“It was brutal,” Mr. Delaney said. “You could literally hear a pin drop in another room. It turned into us all having to go to bed at the same time. It was basically like we were living in the same room but we couldn’t see each other.”

Because he had no window and no ventilation, it got so hot in Mr. Delaney’s room that he had to keep his door wide open at night. When it became unbearable, he bought a portable air-conditioner and carved a hole in his wall for the exhaust hose. The common areas would heat up, but Mr. Delaney’s room was perfectly chilled.
https://www.nytimes.com/2016/12/09/r...l?mcubz=2&_r=0
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Old 07-16-2017, 12:18 AM
 
Location: New York, NY
7,594 posts, read 2,718,211 times
Reputation: 2825
Quote:
Originally Posted by wawaweewa View Post
Or course they are. What about all of the ones that don't make the Times?
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Old 07-16-2017, 12:24 AM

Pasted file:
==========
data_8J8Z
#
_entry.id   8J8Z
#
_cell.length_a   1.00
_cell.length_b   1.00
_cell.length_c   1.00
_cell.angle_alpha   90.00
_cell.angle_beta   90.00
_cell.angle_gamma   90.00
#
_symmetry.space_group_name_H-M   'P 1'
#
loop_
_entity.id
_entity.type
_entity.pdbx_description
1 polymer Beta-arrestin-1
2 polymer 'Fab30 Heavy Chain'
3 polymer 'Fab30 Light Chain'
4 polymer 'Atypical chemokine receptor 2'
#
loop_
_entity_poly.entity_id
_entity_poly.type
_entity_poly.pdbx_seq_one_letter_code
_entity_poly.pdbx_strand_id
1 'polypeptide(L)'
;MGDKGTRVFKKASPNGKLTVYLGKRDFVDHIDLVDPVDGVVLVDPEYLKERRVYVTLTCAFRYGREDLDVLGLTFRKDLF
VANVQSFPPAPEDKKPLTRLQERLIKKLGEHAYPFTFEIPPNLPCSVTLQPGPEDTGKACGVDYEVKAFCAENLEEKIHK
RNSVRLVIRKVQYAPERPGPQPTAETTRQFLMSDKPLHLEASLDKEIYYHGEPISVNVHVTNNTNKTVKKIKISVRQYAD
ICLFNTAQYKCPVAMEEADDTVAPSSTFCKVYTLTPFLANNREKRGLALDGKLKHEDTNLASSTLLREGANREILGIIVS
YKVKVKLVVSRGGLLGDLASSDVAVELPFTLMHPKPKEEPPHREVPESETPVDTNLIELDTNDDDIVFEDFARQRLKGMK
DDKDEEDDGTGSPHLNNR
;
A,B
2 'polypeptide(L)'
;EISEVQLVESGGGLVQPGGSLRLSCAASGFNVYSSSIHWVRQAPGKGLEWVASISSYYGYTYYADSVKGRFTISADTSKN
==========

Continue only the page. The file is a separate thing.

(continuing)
3,333 posts, read 3,292,689 times
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Quote:
Originally Posted by pierrepont7731 View Post
Or course they are. What about all of the ones that don't make the Times?
I agree. Can you forward me all the instances you can find of NYC DOB enforcing the laws?

I'm telling you that the city doesn't care in most instances. Especially when the landlord is politically connected or large enough.

The City knows there's a housing shortage on NYC so it is not in their interest to enforce the law in this case.
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Old 07-16-2017, 12:32 AM
 
Location: New York, NY